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such a nasty woman | by maryann johanson

Freedom Writers (review)

Poor Hilary Swank. She’s had a terrible year, and it’s only April. The biblical dog The Reaping is currently hounding her like Cerebus, but her awful 2007 started with Freedom Writers, dumped into the postholiday, pre-Oscar black hole of January and landing on DVD this week. And actually, it’s a film that works best in a particular kind of black hole, that kind that sucks away all your knowledge of every other film you’ve ever seen. (If only such black holes existed — it would make enjoying so many movies so much easier.) If you’ve never been exposed to Stand and Deliver or Dangerous Minds or Mr. Holland’s Opus or Dead Poets Society or Lean on Me or Music of the Heart or Finding Forrester or Pay It Forward or Take the Lead, then have at it: you’ll probably love it. I’d rather watch Dead Poets Society again, but that’s just me.
The game Swank is Erin Gruwell, a Southern California newbie teacher who rocked the limited worlds of her inner-city gangbanger students by introducing them to the power of the written word. Word up! Book ’em! Or something. Gruwell is a real person and her kids, who’d been abandoned by The System, did actually triumph in real life, but movies like this only denigrate their achievement by making it look like a snap to overcome the wheels of oppression and ignorance. And they sugarcoat the reality that people like Gruwell are merely rearranging deck chairs on the Titanic — it’s wonderful, of course, that she saved a handful of kids, but what about the rest of them? The System still sucks, still needs a major overhaul or maybe to be trashed entirely and rebuilt from the ground up, but those hard realities can’t crush the fantasy of this flick, which actually gives what should be the voice of reason to the villain, a school administrator played by Imelda Staunton: she’s the meanie trying to keep Gruwell from helping the poor kids who only need someone to show them a little understanding.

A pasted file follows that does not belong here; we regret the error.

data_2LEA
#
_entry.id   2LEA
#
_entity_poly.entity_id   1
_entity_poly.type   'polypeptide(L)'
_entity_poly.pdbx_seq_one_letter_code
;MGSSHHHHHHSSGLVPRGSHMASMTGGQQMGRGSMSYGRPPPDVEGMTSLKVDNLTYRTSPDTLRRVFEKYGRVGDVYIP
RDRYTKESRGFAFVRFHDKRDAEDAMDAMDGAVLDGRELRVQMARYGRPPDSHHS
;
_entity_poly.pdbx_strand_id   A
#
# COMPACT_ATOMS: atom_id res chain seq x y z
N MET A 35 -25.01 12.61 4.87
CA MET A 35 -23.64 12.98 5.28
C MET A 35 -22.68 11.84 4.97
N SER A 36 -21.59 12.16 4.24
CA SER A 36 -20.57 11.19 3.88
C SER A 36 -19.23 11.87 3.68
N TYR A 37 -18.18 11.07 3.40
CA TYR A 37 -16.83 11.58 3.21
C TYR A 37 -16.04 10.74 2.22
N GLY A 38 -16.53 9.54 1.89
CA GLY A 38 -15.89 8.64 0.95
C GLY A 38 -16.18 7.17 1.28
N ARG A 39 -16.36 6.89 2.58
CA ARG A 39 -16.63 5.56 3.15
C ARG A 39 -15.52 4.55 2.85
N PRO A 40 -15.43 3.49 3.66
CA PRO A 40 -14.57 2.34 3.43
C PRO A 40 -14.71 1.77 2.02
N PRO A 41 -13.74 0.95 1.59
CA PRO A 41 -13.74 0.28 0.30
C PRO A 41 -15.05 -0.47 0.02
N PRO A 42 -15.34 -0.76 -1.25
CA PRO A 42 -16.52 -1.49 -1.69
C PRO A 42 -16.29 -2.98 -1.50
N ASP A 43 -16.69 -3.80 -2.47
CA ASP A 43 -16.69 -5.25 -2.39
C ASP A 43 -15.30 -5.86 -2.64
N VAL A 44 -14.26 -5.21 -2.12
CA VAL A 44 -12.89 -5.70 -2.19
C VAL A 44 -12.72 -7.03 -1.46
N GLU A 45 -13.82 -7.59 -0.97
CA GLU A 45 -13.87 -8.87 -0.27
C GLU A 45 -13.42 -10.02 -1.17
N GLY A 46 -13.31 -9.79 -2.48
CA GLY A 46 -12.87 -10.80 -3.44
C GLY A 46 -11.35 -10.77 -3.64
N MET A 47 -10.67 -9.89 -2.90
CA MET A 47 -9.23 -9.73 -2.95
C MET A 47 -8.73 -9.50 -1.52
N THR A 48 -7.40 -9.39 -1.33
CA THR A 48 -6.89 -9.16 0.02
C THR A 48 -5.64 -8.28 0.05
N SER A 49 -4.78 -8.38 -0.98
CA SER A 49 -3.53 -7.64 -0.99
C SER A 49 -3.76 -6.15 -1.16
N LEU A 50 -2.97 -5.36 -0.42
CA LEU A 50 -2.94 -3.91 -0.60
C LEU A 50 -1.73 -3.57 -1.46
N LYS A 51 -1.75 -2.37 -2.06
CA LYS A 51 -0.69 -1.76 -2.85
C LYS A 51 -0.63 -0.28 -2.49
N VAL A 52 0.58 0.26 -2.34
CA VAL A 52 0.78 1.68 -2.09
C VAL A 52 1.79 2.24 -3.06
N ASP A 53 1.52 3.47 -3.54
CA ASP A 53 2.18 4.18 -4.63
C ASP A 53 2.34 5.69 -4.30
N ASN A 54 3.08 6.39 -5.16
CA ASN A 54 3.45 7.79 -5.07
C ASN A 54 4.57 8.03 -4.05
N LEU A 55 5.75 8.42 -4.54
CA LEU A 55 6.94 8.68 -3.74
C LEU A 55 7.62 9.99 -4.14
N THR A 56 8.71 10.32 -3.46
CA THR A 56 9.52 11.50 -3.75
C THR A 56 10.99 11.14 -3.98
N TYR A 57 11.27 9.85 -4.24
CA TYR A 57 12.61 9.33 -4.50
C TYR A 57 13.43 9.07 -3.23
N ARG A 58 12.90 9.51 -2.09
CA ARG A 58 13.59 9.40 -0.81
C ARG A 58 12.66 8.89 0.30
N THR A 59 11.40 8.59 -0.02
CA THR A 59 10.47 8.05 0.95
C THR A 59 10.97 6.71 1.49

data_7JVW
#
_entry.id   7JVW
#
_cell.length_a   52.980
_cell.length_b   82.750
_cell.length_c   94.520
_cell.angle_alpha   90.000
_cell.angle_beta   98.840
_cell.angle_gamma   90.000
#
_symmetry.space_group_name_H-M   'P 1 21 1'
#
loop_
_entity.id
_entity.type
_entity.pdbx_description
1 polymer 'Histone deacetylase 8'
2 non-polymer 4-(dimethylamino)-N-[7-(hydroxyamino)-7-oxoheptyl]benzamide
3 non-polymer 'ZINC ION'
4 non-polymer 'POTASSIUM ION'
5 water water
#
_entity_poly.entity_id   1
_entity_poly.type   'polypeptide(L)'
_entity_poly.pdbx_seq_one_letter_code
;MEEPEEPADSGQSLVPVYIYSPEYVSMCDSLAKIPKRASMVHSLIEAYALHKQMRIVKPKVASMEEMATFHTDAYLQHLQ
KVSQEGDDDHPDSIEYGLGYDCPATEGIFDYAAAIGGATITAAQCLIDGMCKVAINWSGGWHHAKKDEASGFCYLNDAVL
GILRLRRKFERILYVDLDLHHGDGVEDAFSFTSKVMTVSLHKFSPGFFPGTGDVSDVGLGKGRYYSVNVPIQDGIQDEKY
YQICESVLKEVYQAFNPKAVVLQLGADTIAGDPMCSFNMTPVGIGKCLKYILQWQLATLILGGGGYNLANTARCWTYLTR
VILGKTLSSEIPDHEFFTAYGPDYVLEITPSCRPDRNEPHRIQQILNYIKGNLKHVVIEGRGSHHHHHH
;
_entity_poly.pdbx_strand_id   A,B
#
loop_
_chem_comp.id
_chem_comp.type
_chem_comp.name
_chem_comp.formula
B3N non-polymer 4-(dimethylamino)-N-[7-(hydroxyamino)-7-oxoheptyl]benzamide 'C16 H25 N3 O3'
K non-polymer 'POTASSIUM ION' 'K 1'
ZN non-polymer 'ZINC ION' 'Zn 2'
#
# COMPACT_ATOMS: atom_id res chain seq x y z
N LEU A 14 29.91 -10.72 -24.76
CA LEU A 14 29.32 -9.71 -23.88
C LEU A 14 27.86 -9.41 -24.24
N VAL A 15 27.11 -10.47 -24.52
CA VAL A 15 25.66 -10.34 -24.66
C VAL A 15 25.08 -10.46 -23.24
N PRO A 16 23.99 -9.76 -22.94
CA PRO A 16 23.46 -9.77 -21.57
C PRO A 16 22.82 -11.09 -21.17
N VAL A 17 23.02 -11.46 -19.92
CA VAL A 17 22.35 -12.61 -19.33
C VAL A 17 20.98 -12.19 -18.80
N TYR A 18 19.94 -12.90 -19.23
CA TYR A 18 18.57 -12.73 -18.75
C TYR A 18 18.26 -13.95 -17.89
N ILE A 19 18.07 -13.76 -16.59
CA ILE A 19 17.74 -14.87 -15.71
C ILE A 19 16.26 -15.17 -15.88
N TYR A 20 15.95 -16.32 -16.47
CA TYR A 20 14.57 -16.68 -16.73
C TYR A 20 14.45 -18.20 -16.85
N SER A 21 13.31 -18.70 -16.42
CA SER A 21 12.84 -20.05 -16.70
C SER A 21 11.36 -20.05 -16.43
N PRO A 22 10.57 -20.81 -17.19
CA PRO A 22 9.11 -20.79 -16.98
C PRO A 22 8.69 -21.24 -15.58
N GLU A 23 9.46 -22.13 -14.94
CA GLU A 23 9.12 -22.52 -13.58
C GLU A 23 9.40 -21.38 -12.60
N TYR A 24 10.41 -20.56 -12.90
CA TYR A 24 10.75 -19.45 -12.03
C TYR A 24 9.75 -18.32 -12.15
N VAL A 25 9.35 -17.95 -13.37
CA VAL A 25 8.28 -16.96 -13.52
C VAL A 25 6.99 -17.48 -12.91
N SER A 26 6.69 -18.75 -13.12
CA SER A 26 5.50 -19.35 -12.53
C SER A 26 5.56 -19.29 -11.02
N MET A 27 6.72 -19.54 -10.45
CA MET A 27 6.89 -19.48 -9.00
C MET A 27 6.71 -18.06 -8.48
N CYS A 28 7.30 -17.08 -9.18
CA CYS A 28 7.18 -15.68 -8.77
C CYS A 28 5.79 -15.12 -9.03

If only things were that simple. Or, wait: In these movies, they are.

DVD extras include commentary with Swank and director Richard LaGravenese, deleted scenes, a making-of featurette, and more. [buy at Amazon]

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MPAA: rated PG-13 for violent content, some thematic material and language

viewed at home on a small screen

official site | IMDb

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